Although physical activity has increased in this population, the proportion with sedentary behaviour has been stable and body mass index and blood sugar levels have continued to increase. Comparative data from the Northern MONICA study, which covers both the Västerbotten county and the neighbouring county of Norrbotten, show that the decline in blood pressure and cholesterol has been more pronounced in the area where the VIP was implemented.36 Several factors may contribute to the VIP effect, including the collaborative partnership between decision-makers, researchers, clinicians (both at PHC centres and specialised heart clinics), health planners and the general public. The ability to customise the programme components to the local context and its expectations may also contribute by bringing trust and legitimacy. However, the most important factor might be the stability, in terms of structure and continuity, that primary care has been able to offer as a hub for preventive service during these 17 years. The staff at the primary care centres base their efforts on knowledge of the population and its social conditions. The relatively high VIP participation rate indicates that the population has taken the programme seriously, as was also recognised by the Commission on Social Determinants of Health in its interim statement of 2007.37 The VIP intervention was part of regular primary care, which is why the marginal cost for the programme as a whole was low.38 The infrastructure of the VIP with collaboration with local key actors and policies also facilitates the combination of population based and individually based strategies.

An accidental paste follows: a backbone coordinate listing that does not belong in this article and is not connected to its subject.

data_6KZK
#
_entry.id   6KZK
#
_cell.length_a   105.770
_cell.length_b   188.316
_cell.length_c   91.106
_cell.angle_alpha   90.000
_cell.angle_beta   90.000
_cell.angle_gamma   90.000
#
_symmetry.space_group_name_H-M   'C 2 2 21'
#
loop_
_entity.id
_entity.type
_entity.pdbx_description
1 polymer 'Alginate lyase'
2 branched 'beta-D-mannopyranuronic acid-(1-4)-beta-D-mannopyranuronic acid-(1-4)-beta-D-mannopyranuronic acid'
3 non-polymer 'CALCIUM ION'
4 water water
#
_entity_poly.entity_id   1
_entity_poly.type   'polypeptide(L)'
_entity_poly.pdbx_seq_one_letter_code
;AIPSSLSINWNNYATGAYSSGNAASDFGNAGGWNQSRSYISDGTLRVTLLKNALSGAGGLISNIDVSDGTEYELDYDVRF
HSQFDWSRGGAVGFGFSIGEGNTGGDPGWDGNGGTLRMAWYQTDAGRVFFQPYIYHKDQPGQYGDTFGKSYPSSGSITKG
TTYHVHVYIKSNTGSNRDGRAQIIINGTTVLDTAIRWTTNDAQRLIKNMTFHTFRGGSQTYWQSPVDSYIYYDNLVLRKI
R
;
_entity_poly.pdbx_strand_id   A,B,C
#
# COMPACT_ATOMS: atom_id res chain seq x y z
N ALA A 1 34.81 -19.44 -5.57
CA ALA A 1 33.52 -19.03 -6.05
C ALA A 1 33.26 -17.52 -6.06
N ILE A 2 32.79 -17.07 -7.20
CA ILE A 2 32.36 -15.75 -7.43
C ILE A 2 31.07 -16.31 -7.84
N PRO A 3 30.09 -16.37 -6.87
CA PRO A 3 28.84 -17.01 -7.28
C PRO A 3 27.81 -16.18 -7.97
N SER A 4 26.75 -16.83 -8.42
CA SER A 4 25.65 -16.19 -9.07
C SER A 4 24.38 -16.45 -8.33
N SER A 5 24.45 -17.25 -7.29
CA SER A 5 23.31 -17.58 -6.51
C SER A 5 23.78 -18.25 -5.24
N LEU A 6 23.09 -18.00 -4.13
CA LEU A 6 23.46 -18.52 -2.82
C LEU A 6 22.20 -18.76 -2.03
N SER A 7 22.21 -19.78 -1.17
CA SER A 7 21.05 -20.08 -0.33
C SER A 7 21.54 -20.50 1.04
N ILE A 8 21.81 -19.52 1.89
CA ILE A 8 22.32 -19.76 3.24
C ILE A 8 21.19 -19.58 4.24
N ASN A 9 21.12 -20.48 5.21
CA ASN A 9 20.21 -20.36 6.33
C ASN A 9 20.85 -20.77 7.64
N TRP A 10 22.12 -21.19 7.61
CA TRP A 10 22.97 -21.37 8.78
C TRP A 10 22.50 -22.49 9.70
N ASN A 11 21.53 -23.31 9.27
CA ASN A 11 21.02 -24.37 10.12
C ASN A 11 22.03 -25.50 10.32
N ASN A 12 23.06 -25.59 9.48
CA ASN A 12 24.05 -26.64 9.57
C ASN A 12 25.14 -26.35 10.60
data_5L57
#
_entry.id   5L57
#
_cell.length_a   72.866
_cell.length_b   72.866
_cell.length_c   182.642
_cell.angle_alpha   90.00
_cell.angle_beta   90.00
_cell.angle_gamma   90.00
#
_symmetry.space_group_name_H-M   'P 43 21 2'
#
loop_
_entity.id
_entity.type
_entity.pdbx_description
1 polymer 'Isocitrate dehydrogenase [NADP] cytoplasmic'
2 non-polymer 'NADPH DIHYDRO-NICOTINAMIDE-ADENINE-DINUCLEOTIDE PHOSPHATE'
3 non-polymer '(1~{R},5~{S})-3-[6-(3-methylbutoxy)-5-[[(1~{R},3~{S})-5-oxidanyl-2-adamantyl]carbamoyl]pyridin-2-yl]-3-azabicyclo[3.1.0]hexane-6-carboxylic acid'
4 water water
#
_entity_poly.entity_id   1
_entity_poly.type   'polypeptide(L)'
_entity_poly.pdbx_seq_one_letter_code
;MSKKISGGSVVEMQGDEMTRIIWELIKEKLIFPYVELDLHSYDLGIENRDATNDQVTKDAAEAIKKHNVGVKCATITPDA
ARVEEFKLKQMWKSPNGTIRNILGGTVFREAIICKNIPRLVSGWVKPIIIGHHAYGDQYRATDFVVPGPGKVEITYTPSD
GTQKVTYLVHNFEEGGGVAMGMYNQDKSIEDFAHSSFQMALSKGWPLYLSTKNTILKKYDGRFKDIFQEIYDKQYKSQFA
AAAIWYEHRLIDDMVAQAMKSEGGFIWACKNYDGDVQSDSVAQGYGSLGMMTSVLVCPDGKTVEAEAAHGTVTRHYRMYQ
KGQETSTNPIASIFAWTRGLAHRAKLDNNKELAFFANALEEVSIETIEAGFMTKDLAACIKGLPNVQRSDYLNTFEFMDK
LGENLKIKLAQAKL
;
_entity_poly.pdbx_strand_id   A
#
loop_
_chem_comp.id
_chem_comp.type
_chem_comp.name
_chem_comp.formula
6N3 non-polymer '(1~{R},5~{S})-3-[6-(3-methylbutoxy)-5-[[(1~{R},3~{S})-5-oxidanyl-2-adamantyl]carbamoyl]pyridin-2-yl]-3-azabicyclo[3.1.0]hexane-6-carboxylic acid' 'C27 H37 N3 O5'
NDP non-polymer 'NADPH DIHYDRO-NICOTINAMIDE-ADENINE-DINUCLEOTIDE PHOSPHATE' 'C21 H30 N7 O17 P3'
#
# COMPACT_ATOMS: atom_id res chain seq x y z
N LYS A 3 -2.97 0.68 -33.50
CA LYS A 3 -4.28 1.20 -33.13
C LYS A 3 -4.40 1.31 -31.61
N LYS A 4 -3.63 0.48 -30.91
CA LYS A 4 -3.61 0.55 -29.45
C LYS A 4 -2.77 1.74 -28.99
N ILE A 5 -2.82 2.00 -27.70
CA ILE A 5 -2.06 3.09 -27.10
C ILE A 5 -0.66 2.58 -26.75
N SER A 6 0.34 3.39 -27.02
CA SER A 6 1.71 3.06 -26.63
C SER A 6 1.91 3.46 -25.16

The authors of a recently published report on a community-wide CVD programme in Franklin, USA,39 attributed the success of their programme to the same factors that we suggest made the VIP successful. As with the VIP, and another well-known successful intervention in North Karelia, Finland, the Franklin intervention was also community-based, integrated with primary care, and had sufficient intensity and duration to demonstrate significant reductions in CVD mortality. The authors contrasted their results with other large community intervention trials in the USA—the Stanford Five City Project, the Pawtucket Heart Health Programme, and the Minnesota Heart Health Programme. None of these other studies observed corresponding mortality reductions, possibly as a consequence of lack of integration with primary care.31